NEW YORK (Dagbladet): The new Watchtower series on HBO is based on the classic graphic novel of the same name, created in the 1980s by Alan Moore and Dave Gibbons.
At the time, the books were about the alternative United States in which Richard Nixon was still president, and the great fear was nuclear war. The new series is set to alternate US in 2019 and may seem eerily up-to-date.
– When we decided to air the series in 2019, we had to answer the question: What is the current cultural moment in the US? What creates fear? The answer for me was undoubtedly racism and distrust of authority. Not only the police, but the top teams of public authorities. If the people we are responsible for law enforcement decide that the law does not apply to them, they make them awake, who can do whatever they want, Lindelof explains to Dagbladet where he sits and meets with world journalists on the back floor of the modern Gramercy Park Hotel in Novi York.
He likes the best
Lindelof himself is a big fan of original books and says that in addition to difficult topics, he has tried to preserve some of the absurd qualities in them. Throughout the episode, viewers are exposed to a variety of genres. Something is a black and white movie from the 1920s. Something becomes a musical. Then Jeremy Irons appears naked. About that later.
– I always make TV that the audience doesn't understand. That's the kind of story I like the most, one that draws people into a world where they don't know the rules yet, and they'll have to finally figure it out. So is life. We have to do it again and again. There is no user guide. You have to figure things out on your own or through the community, Lindelof says.
He thinks watching the first episode of the new series raises many questions.
– You know one of the main characters was killed. You want to know why. You want to know why the police wear masks. You want to know why police can't use guns. You will know many things. Over the course of nine episodes, you'll get the answers, Lindelof promises.
He also tells how the original "keeper's books" influenced him when he created "Lost."
– They influenced me in so many ways. In almost every issue of Watchmen, much was seen from the perspective of one of the characters in the group. We did the same thing in Lost. We also used non-linear storytelling in which we jumped back and forth in time and mixed genres, Lindelof explains.
Oscar winner Regina King has the lead role, as a very independent former police investigator, Angela Abar.
– Many of us wonder what happens to an athlete who destroys his Achilles heel. How is it coming back? Or how about being with drummer Def Leppard, who loses his arm but finds another way to do it. My character's version is that no one should know what she's doing, but she can still protect them, explains King Dagbladet.
She herself had nothing to do with the original graphic novels.
– This is one of the few cases in my career where the question is: What do you want people to get out of it? And my answer is: I want them to have their own individual experiences. I think the only thing that might be in common with them is that there was a lot to do, King explains.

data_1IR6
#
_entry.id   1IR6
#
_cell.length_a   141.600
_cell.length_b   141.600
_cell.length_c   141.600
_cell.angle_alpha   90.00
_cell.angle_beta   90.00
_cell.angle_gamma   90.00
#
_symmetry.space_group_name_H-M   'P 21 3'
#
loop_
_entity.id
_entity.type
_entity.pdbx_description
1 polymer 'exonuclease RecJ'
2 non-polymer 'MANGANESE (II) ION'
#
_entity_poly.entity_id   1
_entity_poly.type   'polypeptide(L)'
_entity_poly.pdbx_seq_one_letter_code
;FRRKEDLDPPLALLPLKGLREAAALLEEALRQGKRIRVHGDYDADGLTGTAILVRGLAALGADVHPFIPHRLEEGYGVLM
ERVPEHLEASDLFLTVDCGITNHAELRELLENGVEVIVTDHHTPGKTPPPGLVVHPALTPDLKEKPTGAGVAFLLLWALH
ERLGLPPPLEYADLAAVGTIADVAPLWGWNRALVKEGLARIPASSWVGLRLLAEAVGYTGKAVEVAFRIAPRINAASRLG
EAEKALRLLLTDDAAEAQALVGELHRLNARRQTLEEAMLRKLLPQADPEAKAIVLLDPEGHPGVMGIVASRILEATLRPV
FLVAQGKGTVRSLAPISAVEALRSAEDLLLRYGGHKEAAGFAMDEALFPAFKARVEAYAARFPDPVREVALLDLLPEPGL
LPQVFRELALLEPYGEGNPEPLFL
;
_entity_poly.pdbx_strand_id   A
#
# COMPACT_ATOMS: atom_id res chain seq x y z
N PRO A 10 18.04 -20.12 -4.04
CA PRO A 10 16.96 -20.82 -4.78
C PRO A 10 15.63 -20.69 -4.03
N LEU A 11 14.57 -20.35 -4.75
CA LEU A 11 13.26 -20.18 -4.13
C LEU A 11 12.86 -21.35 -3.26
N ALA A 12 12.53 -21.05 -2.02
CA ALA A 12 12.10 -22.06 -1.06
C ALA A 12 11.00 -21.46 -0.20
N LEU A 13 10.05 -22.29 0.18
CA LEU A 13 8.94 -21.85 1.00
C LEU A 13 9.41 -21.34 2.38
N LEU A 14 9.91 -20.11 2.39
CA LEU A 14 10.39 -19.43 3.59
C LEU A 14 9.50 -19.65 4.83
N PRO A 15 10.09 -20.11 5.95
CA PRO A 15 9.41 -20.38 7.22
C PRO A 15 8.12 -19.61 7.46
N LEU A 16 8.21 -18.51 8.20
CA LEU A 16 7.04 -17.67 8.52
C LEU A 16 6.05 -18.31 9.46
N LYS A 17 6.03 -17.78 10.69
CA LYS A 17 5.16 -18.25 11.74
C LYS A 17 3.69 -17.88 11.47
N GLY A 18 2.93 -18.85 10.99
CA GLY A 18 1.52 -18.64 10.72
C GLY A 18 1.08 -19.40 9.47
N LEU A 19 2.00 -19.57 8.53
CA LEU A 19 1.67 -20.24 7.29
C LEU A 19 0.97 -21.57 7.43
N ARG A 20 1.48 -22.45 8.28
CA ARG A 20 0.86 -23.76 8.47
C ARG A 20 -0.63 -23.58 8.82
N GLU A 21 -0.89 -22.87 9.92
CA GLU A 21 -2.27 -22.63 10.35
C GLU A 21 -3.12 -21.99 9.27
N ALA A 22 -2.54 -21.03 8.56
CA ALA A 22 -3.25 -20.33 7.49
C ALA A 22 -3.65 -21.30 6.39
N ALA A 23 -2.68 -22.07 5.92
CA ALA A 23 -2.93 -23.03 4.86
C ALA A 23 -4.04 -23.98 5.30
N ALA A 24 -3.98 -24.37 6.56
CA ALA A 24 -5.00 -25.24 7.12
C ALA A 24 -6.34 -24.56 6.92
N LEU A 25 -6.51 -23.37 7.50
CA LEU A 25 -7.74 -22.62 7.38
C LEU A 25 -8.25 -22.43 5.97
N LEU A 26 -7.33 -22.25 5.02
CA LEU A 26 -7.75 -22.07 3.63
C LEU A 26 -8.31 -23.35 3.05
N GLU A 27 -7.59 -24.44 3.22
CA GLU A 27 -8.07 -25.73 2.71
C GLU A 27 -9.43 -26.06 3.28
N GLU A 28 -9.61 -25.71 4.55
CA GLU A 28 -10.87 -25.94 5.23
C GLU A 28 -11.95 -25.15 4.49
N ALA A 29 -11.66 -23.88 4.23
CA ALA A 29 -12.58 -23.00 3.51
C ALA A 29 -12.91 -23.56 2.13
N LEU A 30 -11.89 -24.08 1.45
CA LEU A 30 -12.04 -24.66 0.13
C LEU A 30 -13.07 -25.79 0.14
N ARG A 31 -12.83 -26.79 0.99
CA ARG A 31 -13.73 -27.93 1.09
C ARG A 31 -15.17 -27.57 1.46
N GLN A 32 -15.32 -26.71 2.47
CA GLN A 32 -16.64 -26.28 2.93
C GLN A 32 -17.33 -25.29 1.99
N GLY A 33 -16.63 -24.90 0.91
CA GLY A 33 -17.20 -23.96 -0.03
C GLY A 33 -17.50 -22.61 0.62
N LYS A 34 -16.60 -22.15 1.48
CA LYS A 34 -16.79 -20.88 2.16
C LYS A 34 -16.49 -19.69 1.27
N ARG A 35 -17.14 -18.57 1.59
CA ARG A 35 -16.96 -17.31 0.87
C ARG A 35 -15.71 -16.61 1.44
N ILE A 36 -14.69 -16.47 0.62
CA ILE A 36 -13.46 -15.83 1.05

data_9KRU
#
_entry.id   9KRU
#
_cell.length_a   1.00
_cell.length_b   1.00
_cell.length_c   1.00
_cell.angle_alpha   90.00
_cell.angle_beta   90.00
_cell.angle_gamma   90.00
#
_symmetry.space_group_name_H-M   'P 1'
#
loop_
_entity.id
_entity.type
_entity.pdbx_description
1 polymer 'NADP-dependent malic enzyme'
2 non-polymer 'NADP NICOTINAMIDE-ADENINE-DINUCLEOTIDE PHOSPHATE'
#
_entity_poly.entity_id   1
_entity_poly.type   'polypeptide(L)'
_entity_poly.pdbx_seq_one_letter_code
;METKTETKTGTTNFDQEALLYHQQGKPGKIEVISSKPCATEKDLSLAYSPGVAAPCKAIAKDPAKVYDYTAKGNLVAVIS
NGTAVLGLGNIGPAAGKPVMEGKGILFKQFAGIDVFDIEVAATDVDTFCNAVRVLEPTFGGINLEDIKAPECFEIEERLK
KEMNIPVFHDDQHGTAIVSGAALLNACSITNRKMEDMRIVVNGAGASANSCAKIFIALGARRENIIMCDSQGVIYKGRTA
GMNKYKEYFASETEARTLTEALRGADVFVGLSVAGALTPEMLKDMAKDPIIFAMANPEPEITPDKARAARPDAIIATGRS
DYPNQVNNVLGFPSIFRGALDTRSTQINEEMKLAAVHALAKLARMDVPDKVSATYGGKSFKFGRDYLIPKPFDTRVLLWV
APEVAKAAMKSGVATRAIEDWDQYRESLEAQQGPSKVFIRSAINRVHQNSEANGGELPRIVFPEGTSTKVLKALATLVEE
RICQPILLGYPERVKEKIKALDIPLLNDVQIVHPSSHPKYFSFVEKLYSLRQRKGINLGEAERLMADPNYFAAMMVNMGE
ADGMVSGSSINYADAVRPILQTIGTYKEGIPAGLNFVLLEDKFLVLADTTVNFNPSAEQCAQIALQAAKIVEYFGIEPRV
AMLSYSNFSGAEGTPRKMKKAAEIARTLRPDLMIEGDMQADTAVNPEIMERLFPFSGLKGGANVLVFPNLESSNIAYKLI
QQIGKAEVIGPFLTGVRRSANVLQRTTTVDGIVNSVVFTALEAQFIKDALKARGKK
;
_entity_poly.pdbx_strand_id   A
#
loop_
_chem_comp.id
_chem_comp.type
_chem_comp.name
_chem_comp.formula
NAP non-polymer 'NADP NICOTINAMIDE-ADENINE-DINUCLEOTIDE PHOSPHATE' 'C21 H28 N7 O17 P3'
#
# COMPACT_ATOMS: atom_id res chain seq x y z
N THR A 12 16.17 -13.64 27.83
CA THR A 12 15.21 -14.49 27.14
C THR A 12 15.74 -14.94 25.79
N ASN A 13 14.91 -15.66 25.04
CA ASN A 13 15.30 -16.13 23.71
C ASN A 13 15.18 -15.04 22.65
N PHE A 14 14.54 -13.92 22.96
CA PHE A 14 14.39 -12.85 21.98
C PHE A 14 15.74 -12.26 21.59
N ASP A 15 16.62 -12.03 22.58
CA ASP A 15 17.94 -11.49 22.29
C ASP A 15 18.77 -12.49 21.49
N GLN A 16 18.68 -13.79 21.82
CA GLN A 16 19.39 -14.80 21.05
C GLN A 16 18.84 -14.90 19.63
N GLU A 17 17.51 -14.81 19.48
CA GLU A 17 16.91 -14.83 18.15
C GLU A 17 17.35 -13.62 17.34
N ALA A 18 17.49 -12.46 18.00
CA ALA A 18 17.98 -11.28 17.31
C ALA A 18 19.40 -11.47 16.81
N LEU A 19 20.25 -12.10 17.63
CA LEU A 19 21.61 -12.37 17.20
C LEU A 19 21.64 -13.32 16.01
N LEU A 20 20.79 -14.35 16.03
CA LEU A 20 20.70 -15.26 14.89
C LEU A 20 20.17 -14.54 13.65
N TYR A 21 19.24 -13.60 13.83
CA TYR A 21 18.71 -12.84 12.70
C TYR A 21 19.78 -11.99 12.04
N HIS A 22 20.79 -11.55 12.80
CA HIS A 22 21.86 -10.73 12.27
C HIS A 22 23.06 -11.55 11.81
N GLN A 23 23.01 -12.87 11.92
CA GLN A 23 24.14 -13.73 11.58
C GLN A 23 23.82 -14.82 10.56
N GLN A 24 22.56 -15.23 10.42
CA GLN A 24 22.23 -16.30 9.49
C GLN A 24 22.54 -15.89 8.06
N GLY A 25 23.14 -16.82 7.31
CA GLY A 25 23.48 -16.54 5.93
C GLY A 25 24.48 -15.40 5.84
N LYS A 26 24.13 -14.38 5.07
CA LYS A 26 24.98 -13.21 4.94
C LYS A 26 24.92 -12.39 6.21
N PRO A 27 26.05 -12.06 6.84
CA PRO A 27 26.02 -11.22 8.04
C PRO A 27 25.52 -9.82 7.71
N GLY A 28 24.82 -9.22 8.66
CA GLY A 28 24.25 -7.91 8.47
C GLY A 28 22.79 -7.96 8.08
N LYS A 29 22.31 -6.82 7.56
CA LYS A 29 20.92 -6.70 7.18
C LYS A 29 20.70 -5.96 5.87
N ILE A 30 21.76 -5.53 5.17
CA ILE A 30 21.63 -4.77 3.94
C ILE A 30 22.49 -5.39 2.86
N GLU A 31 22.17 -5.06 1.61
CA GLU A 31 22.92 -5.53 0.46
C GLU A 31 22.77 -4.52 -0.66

The worst racial violence
The series is set in alternative Tulsa, Oklahoma in 2019, but also dates back to the racial riots and massacres that took place there in 1921. At that time, white people were attacking the residents of Montenegro and their businesses around Greenwood.
At the time, this was the most African-American neighborhood in the United States and was called Black Wall Street. The riots have been cited as the worst single case of racial violence in American history. 35 blocks destroyed. 800 people ended up in the hospital. and probably between 100 and 300 people were killed.
– The question was how can we have fun attacking such topical and serious issues. Today, especially in this country, there is no greater theme than racism and police violence. Drawing on the historic Black Wall Street event, it's also a reminder of how far we haven't come. Or how much we choose to rewrite history, King says.
Lindelof himself describes a cultural moment in which we find ourselves dangerous.
– We are in a cultural moment where the needles are red. The idea of a decent discussion is gone. Now these are short letters with capital letters. We enter into these interactions with the fists attached, ready to fight. We are all very tense. It's a very complicated and dangerous place, Lindelof says, adding:
– Although it sounds very politically correct, I think it's true: We all need to listen more.
– It's nice to sit naked
British Hollywood star Jeremy Irons (71) adds to the absurd qualities of the series. He plays the role of Ozymandias, a highly intelligent and eccentric British nobleman, operating in an isolated place completely separate from the rest of the story.
In one of the first scenes, he sits naked and writes a play while being massaged by his two assistants.
– They told me I could sit in a dress or naked. I thought it was pretty weird sitting there naked. And it is immediately made clear that the other two mean nothing to him. I do what it takes to make a character. The character has some interesting, enigmatic and bizarre traits, Irons says and smiles.
He had never heard of the Guards before Lindelof persuaded him to play the role, explains Dagbladet. But this is not his first role in one of the popular superhero franchises in recent years. Irons starred in 2016's "Batman v Superman: Dawn of Justice"
– There used to be great western movies. These are superheroes. I think it has something to do with the fact that people living in cities have a desire to escape the boredom of their lives and imagine themselves as people with limitless abilities. It will be interesting to see how long this trend continues. And this series definitely has more bone-in meat than many others in the same genre.
Like Dagbladet Kultur on Facebook